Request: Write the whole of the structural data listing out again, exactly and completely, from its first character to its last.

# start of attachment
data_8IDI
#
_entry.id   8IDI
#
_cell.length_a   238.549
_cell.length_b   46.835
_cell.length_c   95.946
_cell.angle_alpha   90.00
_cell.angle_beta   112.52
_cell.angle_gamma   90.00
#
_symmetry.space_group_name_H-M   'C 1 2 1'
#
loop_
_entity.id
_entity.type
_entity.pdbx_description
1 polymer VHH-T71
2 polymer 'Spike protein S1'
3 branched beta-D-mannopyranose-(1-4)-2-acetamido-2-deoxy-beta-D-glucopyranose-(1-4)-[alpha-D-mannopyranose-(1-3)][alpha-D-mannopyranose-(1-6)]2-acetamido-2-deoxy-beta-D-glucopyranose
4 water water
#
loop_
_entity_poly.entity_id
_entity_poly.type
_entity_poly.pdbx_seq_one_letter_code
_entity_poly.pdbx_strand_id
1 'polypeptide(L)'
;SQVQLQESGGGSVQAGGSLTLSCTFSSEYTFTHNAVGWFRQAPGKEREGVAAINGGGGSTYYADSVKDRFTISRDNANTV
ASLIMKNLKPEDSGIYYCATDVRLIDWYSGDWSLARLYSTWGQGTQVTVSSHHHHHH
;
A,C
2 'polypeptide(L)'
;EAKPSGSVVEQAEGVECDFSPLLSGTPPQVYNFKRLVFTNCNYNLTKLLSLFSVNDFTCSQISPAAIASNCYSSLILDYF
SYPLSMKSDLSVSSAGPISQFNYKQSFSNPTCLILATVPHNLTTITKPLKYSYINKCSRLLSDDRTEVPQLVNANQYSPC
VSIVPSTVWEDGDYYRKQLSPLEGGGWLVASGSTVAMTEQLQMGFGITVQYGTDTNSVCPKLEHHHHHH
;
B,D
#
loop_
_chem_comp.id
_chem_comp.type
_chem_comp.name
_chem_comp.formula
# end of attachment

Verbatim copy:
data_8IDI
#
_entry.id   8IDI
#
_cell.length_a   238.549
_cell.length_b   46.835
_cell.length_c   95.946
_cell.angle_alpha   90.00
_cell.angle_beta   112.52
_cell.angle_gamma   90.00
#
_symmetry.space_group_name_H-M   'C 1 2 1'
#
loop_
_entity.id
_entity.type
_entity.pdbx_description
1 polymer VHH-T71
2 polymer 'Spike protein S1'
3 branched beta-D-mannopyranose-(1-4)-2-acetamido-2-deoxy-beta-D-glucopyranose-(1-4)-[alpha-D-mannopyranose-(1-3)][alpha-D-mannopyranose-(1-6)]2-acetamido-2-deoxy-beta-D-glucopyranose
4 water water
#
loop_
_entity_poly.entity_id
_entity_poly.type
_entity_poly.pdbx_seq_one_letter_code
_entity_poly.pdbx_strand_id
1 'polypeptide(L)'
;SQVQLQESGGGSVQAGGSLTLSCTFSSEYTFTHNAVGWFRQAPGKEREGVAAINGGGGSTYYADSVKDRFTISRDNANTV
ASLIMKNLKPEDSGIYYCATDVRLIDWYSGDWSLARLYSTWGQGTQVTVSSHHHHHH
;
A,C
2 'polypeptide(L)'
;EAKPSGSVVEQAEGVECDFSPLLSGTPPQVYNFKRLVFTNCNYNLTKLLSLFSVNDFTCSQISPAAIASNCYSSLILDYF
SYPLSMKSDLSVSSAGPISQFNYKQSFSNPTCLILATVPHNLTTITKPLKYSYINKCSRLLSDDRTEVPQLVNANQYSPC
VSIVPSTVWEDGDYYRKQLSPLEGGGWLVASGSTVAMTEQLQMGFGITVQYGTDTNSVCPKLEHHHHHH
;
B,D
#
loop_
_chem_comp.id
_chem_comp.type
_chem_comp.name
_chem_comp.formula